Aurora Flight Sciences, a pioneer in experimental flying vehicles that became a Boeing subsidiary last year, says its solar-powered, high-altitude, long-endurance Odysseus drone will take on its first flight in the spring of 2019. Odysseus has been years in the making, part of an effort that dates back to the Daedalus Project in the 1980s, before […]
Four years ago…
Miami Center, can we get direct Ft. Pierce,” I asked eying the ominous looking dark clouds at our 12 o’clock.
“Unable for the next 10 minutes. Maintain heading,” responded Miami Center.
We had departed Bimini, our final halt in the Bahamas before heading back to the States. It was cloudy and IMC along the Florida Coast and we had filed an IFR flight plan for the return. Bimini is a mere 10nm miles from the Air Defense Identification Zone (ADIZ ) and with luck, we had circled as we climbed to altitude and after multiple attempts, finally established radio contact with Miami Center. This was not only crucial since we were in-bound, crossing the ADIZ, but also because weather along our route was mostly IMC.
We proceeded as directed, continuing to watch the rapidly approaching weather system, straight ahead. When is the best time to tell the controller I am unable to follow his directive, I pondered. The system ahead looked turbulent and moisture laden. It is not fun heading into this mess in a Cessna 172. But I was also curious to see how it felt, how I would handle it, and understand my limits. Fortunately, just as we started penetrating the mess, Miami Center, cleared us direct to Ft. Pierce, so we could avoid the system.
Unable might seem like a taboo word, something you should never use or one you feel affronted to use since it admits a weakness of some sort or some such frivolous reason, but believe it or not it is the most effective word in your pilot lingo that might just save the day.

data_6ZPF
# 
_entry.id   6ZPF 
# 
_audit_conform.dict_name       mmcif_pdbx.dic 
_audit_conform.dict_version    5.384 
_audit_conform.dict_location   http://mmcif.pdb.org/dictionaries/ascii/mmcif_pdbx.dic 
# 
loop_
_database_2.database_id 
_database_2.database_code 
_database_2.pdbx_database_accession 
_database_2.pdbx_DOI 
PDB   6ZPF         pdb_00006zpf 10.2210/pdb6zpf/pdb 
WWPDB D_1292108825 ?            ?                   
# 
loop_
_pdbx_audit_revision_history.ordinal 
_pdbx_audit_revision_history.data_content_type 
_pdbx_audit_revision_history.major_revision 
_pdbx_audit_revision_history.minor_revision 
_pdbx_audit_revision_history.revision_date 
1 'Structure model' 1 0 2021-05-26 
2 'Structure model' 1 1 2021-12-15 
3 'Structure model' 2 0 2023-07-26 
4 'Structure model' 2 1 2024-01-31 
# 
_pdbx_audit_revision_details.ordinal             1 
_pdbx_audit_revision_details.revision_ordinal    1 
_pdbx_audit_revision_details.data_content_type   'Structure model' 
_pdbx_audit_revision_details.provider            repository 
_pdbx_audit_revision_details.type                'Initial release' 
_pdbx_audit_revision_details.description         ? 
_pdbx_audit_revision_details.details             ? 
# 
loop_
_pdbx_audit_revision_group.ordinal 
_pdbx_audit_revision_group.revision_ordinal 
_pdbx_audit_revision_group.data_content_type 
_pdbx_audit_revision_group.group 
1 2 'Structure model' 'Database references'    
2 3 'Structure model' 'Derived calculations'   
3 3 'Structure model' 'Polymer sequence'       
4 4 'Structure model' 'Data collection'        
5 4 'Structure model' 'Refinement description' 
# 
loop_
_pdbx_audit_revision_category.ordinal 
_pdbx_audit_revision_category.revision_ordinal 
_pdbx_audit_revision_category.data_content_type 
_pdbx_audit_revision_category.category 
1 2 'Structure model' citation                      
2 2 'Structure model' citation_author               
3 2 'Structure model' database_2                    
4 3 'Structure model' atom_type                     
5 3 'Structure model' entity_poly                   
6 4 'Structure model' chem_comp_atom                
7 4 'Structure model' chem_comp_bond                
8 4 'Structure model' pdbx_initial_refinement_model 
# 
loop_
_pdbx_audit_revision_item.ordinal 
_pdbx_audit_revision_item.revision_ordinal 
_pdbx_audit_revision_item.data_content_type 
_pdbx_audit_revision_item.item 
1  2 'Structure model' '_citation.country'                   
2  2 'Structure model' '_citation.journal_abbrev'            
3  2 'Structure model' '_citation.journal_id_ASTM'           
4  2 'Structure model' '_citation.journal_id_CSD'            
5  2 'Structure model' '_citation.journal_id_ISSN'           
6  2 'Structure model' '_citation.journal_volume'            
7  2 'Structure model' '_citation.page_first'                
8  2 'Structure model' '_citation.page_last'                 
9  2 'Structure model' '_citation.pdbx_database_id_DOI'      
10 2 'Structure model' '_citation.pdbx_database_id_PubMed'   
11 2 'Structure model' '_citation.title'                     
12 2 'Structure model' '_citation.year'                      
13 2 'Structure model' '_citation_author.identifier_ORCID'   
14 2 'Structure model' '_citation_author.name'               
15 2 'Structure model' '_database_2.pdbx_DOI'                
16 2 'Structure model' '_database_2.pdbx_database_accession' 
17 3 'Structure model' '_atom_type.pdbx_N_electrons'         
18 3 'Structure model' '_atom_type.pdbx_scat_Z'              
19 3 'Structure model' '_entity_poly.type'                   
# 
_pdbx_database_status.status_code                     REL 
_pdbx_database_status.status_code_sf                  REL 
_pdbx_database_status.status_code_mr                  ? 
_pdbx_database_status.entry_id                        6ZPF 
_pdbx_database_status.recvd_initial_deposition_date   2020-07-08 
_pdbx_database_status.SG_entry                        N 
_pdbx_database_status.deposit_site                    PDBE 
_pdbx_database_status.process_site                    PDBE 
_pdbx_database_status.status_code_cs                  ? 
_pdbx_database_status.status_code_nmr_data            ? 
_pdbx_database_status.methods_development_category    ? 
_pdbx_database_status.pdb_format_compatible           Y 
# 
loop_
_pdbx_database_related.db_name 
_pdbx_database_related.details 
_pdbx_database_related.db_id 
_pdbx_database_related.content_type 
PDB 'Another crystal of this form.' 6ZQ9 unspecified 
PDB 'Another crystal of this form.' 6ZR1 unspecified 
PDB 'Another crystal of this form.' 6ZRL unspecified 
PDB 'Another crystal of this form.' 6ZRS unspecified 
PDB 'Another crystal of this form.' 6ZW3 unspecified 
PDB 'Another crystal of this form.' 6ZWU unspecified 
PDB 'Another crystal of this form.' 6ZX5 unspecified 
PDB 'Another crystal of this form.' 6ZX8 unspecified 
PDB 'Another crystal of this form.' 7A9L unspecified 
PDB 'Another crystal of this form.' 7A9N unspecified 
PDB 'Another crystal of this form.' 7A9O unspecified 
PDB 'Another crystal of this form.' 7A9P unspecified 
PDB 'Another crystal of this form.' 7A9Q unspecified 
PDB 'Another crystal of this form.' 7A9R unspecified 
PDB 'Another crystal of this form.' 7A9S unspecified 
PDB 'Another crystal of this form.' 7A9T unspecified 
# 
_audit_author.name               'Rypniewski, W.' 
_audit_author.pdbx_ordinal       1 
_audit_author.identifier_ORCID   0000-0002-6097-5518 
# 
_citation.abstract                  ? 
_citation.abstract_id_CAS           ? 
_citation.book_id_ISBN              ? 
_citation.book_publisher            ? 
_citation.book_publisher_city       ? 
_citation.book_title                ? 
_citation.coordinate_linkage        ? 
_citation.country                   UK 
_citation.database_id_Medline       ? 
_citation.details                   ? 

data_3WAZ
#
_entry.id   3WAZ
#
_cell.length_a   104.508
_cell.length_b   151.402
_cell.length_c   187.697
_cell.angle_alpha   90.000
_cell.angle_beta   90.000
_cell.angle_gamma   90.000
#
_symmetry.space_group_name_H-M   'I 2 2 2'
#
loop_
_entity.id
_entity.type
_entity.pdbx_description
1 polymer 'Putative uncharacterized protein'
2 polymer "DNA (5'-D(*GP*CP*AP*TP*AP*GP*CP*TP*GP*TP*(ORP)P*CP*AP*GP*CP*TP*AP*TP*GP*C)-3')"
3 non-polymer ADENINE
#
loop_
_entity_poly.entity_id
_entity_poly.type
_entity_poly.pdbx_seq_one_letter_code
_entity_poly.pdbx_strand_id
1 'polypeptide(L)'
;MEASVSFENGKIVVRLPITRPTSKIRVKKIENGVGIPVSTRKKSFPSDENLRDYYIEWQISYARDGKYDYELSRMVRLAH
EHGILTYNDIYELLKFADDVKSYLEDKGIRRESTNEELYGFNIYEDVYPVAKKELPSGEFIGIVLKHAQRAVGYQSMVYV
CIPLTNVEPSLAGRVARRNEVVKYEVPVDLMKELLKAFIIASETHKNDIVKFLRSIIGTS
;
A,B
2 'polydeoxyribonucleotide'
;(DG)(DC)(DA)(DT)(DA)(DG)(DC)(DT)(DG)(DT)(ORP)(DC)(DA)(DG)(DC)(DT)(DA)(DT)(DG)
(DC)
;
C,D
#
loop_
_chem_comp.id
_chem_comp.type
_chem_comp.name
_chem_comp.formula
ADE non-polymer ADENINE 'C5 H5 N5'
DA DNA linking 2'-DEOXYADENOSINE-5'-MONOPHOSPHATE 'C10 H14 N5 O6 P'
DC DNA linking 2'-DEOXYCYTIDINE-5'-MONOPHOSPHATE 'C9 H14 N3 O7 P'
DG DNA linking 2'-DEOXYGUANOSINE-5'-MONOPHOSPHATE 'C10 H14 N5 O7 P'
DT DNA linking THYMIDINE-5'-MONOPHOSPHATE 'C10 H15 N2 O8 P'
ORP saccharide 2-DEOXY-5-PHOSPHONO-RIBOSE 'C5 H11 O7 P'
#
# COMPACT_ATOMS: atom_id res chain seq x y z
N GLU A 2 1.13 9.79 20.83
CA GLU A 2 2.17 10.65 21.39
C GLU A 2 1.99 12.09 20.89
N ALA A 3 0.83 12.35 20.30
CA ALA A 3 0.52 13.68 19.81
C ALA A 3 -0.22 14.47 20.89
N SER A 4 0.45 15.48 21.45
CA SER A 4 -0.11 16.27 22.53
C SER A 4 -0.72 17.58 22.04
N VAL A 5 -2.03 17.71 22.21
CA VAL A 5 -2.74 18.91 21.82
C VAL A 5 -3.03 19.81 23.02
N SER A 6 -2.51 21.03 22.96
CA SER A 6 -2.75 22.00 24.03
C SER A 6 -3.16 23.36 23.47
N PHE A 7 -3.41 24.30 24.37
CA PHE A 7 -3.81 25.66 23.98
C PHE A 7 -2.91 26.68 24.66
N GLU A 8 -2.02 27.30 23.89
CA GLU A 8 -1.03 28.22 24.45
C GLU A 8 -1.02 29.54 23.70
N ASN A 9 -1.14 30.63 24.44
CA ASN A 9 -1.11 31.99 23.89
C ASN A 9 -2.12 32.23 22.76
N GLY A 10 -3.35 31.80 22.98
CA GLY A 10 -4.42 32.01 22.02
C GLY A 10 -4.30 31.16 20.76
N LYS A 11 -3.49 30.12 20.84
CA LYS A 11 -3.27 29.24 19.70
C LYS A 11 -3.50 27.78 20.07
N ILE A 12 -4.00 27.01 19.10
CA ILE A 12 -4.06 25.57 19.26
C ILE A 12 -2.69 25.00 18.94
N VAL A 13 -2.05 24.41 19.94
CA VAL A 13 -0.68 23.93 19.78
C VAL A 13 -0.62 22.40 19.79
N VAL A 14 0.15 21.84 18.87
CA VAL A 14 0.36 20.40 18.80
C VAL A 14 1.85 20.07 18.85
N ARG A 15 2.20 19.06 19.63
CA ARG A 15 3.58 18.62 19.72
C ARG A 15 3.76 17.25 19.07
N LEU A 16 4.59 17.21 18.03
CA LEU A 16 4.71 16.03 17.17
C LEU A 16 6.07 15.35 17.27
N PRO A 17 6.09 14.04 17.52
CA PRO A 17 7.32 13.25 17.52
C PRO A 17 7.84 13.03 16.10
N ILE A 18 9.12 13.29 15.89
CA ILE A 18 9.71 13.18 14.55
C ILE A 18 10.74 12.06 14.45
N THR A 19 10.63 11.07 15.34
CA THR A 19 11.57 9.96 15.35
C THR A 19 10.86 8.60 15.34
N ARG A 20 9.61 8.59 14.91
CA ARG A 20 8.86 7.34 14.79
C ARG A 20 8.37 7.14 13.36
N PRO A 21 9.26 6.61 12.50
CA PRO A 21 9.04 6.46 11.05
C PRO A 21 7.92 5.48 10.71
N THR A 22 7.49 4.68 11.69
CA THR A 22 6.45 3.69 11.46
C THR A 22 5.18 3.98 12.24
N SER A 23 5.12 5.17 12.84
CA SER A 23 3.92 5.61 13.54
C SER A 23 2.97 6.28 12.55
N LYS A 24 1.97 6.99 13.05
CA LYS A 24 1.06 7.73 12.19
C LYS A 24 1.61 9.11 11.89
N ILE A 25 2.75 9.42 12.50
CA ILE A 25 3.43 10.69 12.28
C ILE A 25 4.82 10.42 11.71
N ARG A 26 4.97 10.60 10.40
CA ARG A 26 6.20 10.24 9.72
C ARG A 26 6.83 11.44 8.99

Continue to read here.
“A first time racer’s personal account”
“You have to go down to 350 feet for the flyby,” I reminded gently. “I am not going any lower“, pat came the response while Grace stayed steady at 400 feet. “We’ll be disqualified if we are not at or below 200 feet for the flyby,” I said a trifle forcefully.
If you spend any time around us, about this same time every year, our vocabulary begins to take on a few special words (GREEK to some, GEEK to others). In particular, Oshkosh, AirVenture & “Goin’ Again”. (Okay, that last one is two words). For those who don’t know what it’s all about, here’s the best […]
Soaring on Top of the World!
And I dream I’m an eagle
And I dream I can spread my wings
Flying high, high, I’m a bird in the sky
I’m an eagle that rides on the breeze
High, high, what a feeling to fly
Over mountains and forests and seas
And to go anywhere that I please— From the Eagles by ABBA
We took off under our own power and climbed in circling turns to about 12,500 ft. “Where are the thermals?” I had asked Bob as we prepared to take-off. “Over there, where the clouds are,” he responded. Once the engine settled down and cooled, he prepared to turn it off and closed the air vents.
Five years ago today… Continue to read here.